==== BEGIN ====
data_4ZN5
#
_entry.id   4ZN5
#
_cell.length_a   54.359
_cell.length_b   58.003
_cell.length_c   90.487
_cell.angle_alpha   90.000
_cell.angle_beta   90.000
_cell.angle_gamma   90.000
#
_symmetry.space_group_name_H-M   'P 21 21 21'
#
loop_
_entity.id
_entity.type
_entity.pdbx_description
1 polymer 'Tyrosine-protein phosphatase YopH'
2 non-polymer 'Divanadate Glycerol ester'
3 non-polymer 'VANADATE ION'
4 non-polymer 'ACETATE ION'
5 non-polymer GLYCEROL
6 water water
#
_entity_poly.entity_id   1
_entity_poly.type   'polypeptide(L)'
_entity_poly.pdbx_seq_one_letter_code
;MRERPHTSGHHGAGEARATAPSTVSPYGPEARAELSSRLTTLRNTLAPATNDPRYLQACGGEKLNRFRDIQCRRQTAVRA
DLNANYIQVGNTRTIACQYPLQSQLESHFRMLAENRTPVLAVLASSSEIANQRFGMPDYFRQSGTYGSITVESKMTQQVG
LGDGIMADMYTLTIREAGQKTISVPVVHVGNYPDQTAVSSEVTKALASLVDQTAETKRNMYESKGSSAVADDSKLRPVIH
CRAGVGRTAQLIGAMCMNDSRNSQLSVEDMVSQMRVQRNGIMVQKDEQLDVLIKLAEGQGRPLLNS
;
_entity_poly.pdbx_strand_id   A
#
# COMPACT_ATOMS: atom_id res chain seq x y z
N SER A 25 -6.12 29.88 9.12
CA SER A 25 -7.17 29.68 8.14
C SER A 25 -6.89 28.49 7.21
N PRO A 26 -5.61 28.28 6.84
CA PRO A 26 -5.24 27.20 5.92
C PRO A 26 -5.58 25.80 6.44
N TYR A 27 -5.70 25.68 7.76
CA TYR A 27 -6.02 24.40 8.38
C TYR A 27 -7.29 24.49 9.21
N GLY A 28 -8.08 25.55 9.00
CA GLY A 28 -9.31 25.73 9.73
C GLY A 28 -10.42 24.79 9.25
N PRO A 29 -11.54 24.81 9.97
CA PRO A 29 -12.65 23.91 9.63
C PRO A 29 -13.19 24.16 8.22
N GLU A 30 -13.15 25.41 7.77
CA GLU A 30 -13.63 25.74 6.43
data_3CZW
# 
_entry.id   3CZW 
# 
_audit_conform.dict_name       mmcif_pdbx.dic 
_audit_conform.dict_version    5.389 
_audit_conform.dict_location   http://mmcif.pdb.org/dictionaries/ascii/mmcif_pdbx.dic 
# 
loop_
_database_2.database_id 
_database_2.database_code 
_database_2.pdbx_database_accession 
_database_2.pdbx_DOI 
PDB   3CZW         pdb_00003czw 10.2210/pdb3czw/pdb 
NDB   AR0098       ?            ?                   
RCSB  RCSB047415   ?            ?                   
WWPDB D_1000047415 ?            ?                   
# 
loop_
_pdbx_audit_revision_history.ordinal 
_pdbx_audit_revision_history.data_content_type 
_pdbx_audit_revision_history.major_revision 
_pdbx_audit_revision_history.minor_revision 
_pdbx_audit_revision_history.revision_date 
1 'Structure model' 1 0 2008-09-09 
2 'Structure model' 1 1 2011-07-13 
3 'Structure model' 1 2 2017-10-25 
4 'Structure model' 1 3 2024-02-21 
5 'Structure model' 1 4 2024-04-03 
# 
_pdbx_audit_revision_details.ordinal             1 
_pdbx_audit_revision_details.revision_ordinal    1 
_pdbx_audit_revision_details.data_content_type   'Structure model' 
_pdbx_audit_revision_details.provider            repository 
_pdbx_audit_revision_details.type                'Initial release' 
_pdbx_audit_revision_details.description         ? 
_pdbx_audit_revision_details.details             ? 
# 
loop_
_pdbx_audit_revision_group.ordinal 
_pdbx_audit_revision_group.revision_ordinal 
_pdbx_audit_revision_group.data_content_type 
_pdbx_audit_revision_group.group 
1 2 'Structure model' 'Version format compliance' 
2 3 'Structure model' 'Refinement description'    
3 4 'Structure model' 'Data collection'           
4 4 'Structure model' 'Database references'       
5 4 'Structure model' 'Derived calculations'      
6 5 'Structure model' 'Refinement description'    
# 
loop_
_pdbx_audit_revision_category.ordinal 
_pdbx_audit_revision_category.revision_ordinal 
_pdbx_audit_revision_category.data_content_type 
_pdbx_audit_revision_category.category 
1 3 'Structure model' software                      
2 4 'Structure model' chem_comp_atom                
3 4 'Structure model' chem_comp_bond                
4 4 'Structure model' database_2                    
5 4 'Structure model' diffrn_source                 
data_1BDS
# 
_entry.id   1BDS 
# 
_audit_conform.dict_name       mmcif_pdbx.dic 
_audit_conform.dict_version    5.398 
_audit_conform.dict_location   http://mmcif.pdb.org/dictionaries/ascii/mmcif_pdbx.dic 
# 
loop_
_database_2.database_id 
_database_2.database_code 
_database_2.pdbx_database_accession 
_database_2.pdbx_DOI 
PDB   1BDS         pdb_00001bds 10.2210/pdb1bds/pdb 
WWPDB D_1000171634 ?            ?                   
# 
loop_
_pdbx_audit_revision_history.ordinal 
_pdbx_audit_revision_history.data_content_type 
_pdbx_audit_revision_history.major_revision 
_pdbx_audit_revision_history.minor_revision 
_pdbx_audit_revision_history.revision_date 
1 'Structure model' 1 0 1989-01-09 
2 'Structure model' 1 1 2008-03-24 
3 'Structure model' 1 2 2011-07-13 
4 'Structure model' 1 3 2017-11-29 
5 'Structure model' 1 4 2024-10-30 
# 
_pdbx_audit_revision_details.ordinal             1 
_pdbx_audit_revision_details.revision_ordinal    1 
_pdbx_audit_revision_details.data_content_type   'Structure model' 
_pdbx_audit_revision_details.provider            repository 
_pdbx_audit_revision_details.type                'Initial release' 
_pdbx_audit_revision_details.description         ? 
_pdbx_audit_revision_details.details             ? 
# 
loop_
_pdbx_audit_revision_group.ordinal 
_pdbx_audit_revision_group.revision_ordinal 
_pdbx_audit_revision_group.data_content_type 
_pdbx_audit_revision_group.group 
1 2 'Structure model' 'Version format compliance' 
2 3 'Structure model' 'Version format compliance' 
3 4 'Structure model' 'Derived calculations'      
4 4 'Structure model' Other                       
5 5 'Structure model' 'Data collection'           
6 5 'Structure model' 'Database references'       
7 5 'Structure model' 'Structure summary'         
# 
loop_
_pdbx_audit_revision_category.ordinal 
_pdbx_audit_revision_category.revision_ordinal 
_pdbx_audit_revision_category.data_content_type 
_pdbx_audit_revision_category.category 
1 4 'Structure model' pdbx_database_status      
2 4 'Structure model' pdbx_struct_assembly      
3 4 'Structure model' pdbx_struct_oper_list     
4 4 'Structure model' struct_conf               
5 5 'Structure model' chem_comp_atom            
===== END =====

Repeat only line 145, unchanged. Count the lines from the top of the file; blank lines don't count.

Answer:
_pdbx_audit_revision_details.type                'Initial release' 